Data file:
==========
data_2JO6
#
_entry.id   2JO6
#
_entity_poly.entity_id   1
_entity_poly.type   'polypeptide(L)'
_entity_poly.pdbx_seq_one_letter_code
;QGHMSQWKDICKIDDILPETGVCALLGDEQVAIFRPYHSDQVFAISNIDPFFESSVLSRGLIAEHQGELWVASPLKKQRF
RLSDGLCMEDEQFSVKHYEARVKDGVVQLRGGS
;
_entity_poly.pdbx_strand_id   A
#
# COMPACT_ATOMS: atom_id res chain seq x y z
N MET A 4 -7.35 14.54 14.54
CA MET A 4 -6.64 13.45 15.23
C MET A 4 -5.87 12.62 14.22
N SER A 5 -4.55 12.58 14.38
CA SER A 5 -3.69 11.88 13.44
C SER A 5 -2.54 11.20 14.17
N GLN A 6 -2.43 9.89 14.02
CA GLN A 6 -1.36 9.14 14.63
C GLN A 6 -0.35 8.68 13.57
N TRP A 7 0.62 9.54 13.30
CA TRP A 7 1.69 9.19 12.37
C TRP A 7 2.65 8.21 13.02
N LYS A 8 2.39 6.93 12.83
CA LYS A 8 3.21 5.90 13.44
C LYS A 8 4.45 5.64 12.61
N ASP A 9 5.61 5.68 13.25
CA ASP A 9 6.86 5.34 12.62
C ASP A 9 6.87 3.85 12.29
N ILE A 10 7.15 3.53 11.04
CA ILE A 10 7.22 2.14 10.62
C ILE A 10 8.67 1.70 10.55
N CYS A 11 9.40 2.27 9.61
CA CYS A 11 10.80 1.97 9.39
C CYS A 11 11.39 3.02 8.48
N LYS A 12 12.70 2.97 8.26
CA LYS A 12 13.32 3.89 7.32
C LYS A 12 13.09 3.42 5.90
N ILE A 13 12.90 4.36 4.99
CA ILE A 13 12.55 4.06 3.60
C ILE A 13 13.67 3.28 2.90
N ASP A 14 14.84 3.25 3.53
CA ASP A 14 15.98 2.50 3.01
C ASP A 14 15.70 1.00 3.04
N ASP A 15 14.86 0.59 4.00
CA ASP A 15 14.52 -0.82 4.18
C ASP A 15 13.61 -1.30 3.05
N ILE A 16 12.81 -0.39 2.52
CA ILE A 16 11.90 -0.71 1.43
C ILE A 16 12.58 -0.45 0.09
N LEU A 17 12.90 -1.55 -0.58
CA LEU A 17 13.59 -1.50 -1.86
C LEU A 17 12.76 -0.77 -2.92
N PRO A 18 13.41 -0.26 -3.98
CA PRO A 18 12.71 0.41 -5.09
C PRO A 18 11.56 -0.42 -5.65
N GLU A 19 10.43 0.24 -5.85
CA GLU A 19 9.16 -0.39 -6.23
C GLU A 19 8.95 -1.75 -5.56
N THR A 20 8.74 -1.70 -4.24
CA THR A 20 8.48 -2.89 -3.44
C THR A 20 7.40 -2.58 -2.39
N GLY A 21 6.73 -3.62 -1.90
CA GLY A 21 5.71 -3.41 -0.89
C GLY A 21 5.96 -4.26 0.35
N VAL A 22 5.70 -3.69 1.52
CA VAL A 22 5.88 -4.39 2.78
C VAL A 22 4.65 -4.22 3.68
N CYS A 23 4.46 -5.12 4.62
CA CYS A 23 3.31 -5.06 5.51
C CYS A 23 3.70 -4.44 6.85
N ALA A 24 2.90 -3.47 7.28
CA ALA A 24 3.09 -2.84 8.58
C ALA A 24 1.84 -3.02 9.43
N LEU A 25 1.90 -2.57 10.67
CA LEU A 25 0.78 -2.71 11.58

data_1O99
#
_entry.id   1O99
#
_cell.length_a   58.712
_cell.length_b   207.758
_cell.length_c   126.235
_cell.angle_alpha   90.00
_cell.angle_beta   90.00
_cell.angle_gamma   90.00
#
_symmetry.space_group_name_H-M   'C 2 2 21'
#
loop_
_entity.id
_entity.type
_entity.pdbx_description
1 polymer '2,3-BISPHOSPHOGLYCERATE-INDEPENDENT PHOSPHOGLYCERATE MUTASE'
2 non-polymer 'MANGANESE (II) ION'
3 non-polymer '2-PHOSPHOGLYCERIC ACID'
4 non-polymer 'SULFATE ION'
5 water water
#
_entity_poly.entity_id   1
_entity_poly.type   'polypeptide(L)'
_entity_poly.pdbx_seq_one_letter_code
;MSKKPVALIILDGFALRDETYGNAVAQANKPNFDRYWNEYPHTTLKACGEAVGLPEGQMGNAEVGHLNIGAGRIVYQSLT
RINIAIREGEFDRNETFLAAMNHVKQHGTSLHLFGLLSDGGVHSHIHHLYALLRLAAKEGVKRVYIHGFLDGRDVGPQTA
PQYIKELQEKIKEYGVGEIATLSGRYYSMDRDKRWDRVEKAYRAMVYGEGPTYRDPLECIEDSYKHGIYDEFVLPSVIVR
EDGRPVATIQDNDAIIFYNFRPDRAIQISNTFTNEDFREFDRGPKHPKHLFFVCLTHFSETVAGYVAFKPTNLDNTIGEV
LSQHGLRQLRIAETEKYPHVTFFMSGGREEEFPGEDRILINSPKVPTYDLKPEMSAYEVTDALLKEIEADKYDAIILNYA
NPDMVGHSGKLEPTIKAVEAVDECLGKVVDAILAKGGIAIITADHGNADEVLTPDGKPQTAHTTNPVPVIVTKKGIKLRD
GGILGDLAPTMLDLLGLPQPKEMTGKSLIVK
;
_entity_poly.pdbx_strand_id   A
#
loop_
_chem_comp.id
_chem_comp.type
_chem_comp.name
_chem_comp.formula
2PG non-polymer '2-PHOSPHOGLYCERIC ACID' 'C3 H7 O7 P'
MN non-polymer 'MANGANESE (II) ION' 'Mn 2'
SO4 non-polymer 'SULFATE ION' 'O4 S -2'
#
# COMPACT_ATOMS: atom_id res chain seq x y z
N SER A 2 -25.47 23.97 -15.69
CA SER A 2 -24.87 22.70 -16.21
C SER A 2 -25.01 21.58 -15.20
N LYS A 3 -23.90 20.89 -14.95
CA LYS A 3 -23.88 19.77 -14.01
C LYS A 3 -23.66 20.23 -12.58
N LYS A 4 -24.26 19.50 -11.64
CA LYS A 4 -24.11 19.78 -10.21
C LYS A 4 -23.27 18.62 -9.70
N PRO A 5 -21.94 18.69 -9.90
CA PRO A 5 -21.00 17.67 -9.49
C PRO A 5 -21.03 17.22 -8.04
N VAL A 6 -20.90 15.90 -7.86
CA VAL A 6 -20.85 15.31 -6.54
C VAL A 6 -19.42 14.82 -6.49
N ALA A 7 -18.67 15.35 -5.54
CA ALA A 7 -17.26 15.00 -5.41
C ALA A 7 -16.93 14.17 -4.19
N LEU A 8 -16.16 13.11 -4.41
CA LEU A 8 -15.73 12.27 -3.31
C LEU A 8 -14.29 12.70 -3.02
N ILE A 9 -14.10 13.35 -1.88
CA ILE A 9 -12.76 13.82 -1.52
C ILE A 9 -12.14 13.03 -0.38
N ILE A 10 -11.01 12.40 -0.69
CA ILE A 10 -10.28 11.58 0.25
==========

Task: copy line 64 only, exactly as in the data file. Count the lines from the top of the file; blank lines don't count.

C THR A 20 7.40 -2.58 -2.39